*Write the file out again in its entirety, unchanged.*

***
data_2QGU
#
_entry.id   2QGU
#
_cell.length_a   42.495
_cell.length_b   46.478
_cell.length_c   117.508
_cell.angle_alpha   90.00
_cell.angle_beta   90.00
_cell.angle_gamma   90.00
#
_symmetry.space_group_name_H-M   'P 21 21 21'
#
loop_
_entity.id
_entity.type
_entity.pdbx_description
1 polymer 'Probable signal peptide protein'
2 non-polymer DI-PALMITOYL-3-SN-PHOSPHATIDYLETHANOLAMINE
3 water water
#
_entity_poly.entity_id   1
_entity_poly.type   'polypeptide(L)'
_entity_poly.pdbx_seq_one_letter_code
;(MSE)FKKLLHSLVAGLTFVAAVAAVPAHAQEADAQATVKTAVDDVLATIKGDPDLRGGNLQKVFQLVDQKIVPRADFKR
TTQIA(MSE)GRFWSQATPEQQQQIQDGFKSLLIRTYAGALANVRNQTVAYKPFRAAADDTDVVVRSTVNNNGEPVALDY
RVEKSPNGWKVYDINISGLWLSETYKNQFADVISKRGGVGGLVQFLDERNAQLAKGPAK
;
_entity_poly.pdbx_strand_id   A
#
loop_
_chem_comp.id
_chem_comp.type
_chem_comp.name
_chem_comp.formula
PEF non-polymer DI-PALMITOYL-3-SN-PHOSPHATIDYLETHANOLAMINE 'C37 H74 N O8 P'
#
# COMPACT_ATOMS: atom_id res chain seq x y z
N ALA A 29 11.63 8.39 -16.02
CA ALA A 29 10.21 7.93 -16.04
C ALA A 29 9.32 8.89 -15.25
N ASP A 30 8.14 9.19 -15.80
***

data_2QGU
#
_entry.id   2QGU
#
_cell.length_a   42.495
_cell.length_b   46.478
_cell.length_c   117.508
_cell.angle_alpha   90.00
_cell.angle_beta   90.00
_cell.angle_gamma   90.00
#
_symmetry.space_group_name_H-M   'P 21 21 21'
#
loop_
_entity.id
_entity.type
_entity.pdbx_description
1 polymer 'Probable signal peptide protein'
2 non-polymer DI-PALMITOYL-3-SN-PHOSPHATIDYLETHANOLAMINE
3 water water
#
_entity_poly.entity_id   1
_entity_poly.type   'polypeptide(L)'
_entity_poly.pdbx_seq_one_letter_code
;(MSE)FKKLLHSLVAGLTFVAAVAAVPAHAQEADAQATVKTAVDDVLATIKGDPDLRGGNLQKVFQLVDQKIVPRADFKR
TTQIA(MSE)GRFWSQATPEQQQQIQDGFKSLLIRTYAGALANVRNQTVAYKPFRAAADDTDVVVRSTVNNNGEPVALDY
RVEKSPNGWKVYDINISGLWLSETYKNQFADVISKRGGVGGLVQFLDERNAQLAKGPAK
;
_entity_poly.pdbx_strand_id   A
#
loop_
_chem_comp.id
_chem_comp.type
_chem_comp.name
_chem_comp.formula
PEF non-polymer DI-PALMITOYL-3-SN-PHOSPHATIDYLETHANOLAMINE 'C37 H74 N O8 P'
#
# COMPACT_ATOMS: atom_id res chain seq x y z
N ALA A 29 11.63 8.39 -16.02
CA ALA A 29 10.21 7.93 -16.04
C ALA A 29 9.32 8.89 -15.25
N ASP A 30 8.14 9.19 -15.80